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Canadian Rockies (Banff, Yoho, Jasper) in July

Canadian Rockies (Banff, Yoho, Jasper) in July

Old May 13th, 2017, 07:10 AM
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Canadian Rockies (Banff, Yoho, Jasper) in July

Can anyone provide feedback / suggestions on the following itinerary? We got a late start planning so trying to throw everything together in hopes we can still book halfway decent lodging without breaking the bank.

We are planning to fly out Sat July 8 and return Fri July 14. We are 6 adults (two 30-somethings and four 70+ in decent health). Half of us love hiking, the other half detests it. We have traveled together before.

** Version 1
Day 1: Fly into Edmonton, drive to Jasper (overnight Jasper)
Day 2: Jasper (Jasper)
Day 3: Jasper (Jasper)
Day 4: Drive to Athabasca Glacier (stay nearby--suggestions welcome)
Day 5: Drive to Lake Louise (LL / Banff area)
Day 6: Banff (Banff or airport hotel)
Day 7: Fly out of Calgary

** Version 2
Same as above, except fly into/out of Calgary. Flight prices are roughly the same either way, though we haven't looked into car rentals yet and I understand that dropping off the car in another city can rack up fees. If it's truly better to do Version 1 vs 2, though, we will make it work.

(Apologies if a similar itinerary has been posted before. If so, please help direct me to the thread).

Re: lodging, if you happen to know of any lodging that might still have rooms available at this late date, please do mention it. Mainly looking for something clean with private bathrooms.

Re: activities at the Athabasca Glacier, if anyone has done both the ice bus and hike tours, is it possible for half of our group to do the bus, and half to do the walking version? Time- and logistics-wise.

Thanks in advance for your thoughts!
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Old May 15th, 2017, 01:57 PM
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First priority is to find accommodation! Finding two or three rooms is going to be quite tricky now -- do it ASAP and be very flexible.

I would go for version 2. The drive between Edmonton and Jasper is long, boring and did I say boring. Lots of trees and no mountains until about the last hour.

Plus, you really want to drive the Icefields Parkway twice. It's one THE most scenic drives in the world - if you do it once and that day happens to be rainy/cloudy, quite the bummer. Give yourself two days -- you can easily fill up two days with lots of fun.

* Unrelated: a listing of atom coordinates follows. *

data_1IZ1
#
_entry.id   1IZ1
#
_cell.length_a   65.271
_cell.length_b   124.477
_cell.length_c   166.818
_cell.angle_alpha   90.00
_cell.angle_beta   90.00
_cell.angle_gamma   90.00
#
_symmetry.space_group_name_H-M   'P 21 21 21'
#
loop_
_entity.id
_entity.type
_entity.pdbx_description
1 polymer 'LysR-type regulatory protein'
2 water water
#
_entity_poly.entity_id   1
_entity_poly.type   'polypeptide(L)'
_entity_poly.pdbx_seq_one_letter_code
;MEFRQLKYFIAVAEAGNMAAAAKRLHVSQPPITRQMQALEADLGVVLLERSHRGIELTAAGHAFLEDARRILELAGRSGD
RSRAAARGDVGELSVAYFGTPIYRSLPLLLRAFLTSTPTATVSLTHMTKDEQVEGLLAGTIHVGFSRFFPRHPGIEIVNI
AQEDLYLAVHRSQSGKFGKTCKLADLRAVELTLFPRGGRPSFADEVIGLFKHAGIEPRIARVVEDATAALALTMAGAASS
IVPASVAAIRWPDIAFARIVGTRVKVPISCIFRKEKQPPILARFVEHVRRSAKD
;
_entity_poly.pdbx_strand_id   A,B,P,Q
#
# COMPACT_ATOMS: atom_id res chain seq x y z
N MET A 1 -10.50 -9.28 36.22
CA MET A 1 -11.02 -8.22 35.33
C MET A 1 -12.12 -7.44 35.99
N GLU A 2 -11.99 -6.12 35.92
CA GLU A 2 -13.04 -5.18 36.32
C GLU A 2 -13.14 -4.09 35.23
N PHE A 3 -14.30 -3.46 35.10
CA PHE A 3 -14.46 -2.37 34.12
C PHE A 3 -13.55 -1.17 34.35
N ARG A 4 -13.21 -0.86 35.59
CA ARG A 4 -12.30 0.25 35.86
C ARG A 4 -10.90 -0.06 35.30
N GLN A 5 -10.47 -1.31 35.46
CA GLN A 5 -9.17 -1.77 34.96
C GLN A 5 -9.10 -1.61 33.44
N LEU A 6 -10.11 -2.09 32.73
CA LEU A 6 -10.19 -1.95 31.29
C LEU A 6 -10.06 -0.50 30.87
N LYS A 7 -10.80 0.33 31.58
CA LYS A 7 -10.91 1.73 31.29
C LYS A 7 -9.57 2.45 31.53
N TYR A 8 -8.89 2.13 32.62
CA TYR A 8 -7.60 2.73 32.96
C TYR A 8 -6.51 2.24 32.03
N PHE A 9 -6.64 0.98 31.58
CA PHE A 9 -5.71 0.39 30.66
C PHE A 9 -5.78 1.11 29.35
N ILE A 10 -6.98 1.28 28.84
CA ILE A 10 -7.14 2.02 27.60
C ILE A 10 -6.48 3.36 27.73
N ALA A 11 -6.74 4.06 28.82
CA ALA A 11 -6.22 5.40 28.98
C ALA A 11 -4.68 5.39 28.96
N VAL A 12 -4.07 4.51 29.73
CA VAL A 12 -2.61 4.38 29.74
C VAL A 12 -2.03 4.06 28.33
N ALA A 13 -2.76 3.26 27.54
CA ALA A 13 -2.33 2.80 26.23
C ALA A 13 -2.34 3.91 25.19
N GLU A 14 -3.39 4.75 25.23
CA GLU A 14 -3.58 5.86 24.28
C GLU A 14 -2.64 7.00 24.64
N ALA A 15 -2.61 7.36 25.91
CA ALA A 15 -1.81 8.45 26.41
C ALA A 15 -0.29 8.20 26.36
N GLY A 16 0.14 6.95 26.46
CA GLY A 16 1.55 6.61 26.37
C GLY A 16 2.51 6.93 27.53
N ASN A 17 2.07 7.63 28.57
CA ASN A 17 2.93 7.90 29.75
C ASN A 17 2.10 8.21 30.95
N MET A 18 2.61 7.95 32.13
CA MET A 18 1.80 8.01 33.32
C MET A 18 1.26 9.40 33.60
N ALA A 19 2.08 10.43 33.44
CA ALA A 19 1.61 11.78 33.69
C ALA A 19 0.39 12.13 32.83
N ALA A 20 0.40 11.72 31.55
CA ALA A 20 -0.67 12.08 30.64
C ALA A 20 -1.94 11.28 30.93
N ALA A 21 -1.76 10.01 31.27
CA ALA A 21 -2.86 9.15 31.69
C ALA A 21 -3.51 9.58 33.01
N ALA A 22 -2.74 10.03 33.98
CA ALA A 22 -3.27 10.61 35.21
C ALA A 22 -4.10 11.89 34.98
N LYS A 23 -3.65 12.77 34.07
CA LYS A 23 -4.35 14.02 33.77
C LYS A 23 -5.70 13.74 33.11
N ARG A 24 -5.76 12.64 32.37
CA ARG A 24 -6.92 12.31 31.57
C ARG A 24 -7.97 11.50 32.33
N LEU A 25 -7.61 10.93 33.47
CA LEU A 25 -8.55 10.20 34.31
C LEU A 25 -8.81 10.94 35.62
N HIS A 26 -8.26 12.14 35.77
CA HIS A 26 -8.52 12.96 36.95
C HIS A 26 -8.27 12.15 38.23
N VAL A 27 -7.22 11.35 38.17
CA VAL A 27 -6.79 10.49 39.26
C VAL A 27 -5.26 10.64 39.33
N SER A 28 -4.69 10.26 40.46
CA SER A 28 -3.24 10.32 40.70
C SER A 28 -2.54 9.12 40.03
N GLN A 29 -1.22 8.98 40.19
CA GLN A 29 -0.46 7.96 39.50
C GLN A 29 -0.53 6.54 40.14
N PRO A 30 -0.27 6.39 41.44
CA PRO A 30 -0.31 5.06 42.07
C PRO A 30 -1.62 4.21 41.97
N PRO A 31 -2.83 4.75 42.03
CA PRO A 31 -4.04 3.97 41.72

At this point, your itinerary is going to be dictated by availability. It is very late to be booking accommodation, especially with 6 people (three rooms?!). Expect to pay $300-350+ per night for hotel rooms. In Jasper, I would suggest PHAs (private home accommodations) which are like B&Bs. They're cheaper and much more likely to still have some nights available at this stage. www.stayinjasper.com

I would get on Jasper accommodation ASAP and build the rest of your stay around availability there. PHAs can only take up to 8 people; at this point you may need to split between different PHAs. That's perfectly reasonable - Jasper is tiny and most don't serve breakfast so you'd be headed out for meals anyway.

Don't bother staying near the glacier - there are only four places to stay on the entire parkway (other than hostels and campgrounds). Not cheap and likely to be booked full up by now.

Day 1 - drive Banff/LL/Canmore, stay there
Day 2 - to Jasper, stay in Jasper
Day 3 - Jasper, stay in Jasper
Day 4 - Jasper, stay in Jasper (or to Banff/LL/Canmore).
Day 5 - to Banff/LL/Canmore, stay there
Day 6 - Banff/LL/Canmore, stay in Banff or Canmore
Day 7 - to airport

As to the glacier tour. The standard Brewsters' tour is the snowcoach tour - you take the snocoach tour and get to walk on a small roped off area of the glacier for about 10 minutes. It's a package deal. If you can, avoid the packaged tour with the Skywalk - the Skywalk is overrated and not worth the time or extra money.

The IceWalks are run by a separate company, so you book entirely separately. There is a strict limit per tour, so you need to book as far in advance as possible. You'd need to check to see if there's availability on your dates.

It's perfectly possible for some people to do the snocoach and others to do the IceWalk. However, the sno-coachers would likely be doing quite a bit of waiting. The sno-coach tour generally takes about one hour, while the IceWalks are 3 or 5 hrs. IceWalks also don't run every day. If you booked the IceWalk, the sno-coachers could start at the same time and then have lunch & wait in the Icefields Centre until the IceWalk tour is done.
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